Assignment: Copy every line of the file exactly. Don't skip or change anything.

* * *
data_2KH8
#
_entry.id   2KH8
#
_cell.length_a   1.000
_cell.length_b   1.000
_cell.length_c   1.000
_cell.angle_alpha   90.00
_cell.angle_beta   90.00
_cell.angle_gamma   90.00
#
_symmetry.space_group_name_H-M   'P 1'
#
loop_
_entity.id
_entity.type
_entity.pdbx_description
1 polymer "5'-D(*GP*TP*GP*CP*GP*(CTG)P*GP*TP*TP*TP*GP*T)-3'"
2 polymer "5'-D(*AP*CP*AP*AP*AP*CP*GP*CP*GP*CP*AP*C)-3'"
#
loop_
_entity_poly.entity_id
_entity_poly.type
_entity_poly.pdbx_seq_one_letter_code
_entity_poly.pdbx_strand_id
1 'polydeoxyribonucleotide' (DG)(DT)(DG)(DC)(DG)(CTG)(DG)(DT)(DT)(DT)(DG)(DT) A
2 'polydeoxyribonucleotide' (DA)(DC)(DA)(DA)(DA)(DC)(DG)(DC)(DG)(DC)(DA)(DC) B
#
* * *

data_2KH8
#
_entry.id   2KH8
#
_cell.length_a   1.000
_cell.length_b   1.000
_cell.length_c   1.000
_cell.angle_alpha   90.00
_cell.angle_beta   90.00
_cell.angle_gamma   90.00
#
_symmetry.space_group_name_H-M   'P 1'
#
loop_
_entity.id
_entity.type
_entity.pdbx_description
1 polymer "5'-D(*GP*TP*GP*CP*GP*(CTG)P*GP*TP*TP*TP*GP*T)-3'"
2 polymer "5'-D(*AP*CP*AP*AP*AP*CP*GP*CP*GP*CP*AP*C)-3'"
#
loop_
_entity_poly.entity_id
_entity_poly.type
_entity_poly.pdbx_seq_one_letter_code
_entity_poly.pdbx_strand_id
1 'polydeoxyribonucleotide' (DG)(DT)(DG)(DC)(DG)(CTG)(DG)(DT)(DT)(DT)(DG)(DT) A
2 'polydeoxyribonucleotide' (DA)(DC)(DA)(DA)(DA)(DC)(DG)(DC)(DG)(DC)(DA)(DC) B
#